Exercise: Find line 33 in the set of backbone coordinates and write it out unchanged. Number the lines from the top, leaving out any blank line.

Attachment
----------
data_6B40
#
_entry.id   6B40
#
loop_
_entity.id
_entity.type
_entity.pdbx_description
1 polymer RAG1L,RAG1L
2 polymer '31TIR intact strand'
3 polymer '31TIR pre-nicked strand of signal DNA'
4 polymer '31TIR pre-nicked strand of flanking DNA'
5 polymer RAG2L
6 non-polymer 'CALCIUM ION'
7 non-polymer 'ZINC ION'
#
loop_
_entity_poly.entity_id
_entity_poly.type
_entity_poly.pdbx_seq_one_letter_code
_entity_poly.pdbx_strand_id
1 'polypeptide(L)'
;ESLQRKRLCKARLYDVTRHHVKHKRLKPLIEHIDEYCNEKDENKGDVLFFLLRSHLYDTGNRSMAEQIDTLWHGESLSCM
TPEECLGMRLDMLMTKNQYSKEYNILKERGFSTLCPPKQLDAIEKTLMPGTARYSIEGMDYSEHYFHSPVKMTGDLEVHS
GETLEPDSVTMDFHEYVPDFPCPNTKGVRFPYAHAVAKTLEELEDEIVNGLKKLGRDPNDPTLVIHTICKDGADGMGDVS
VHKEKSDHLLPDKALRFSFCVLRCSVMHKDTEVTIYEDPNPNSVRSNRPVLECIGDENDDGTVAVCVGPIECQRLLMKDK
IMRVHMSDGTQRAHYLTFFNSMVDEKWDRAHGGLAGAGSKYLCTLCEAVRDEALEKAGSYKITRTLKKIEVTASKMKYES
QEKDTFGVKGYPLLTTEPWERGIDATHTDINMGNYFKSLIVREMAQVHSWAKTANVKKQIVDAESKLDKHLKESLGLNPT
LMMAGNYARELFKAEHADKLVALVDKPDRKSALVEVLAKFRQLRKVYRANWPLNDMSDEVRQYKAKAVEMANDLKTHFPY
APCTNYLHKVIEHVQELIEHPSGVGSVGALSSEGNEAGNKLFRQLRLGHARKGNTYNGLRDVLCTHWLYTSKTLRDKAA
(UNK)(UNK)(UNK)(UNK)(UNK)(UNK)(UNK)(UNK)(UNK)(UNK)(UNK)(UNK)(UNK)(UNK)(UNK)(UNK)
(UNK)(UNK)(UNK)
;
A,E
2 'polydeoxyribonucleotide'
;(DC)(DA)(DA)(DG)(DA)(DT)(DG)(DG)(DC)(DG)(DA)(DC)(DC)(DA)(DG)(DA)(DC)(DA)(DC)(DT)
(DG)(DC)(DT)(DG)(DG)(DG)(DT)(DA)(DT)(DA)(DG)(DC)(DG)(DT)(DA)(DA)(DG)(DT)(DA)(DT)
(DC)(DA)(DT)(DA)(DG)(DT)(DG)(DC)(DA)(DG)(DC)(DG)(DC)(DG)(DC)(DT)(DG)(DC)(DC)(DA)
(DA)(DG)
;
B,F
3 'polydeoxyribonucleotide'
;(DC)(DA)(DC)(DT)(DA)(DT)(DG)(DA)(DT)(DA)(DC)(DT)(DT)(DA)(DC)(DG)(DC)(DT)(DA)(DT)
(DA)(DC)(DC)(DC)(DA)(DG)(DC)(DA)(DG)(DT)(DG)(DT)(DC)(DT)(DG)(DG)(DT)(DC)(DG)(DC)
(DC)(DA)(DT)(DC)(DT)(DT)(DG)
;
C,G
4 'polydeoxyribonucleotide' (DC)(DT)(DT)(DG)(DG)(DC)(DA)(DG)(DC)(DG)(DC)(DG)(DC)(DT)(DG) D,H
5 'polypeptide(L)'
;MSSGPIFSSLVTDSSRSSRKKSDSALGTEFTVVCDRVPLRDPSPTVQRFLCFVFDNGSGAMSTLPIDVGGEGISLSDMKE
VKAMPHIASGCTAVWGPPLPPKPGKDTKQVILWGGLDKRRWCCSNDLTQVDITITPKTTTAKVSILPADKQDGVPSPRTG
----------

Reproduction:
;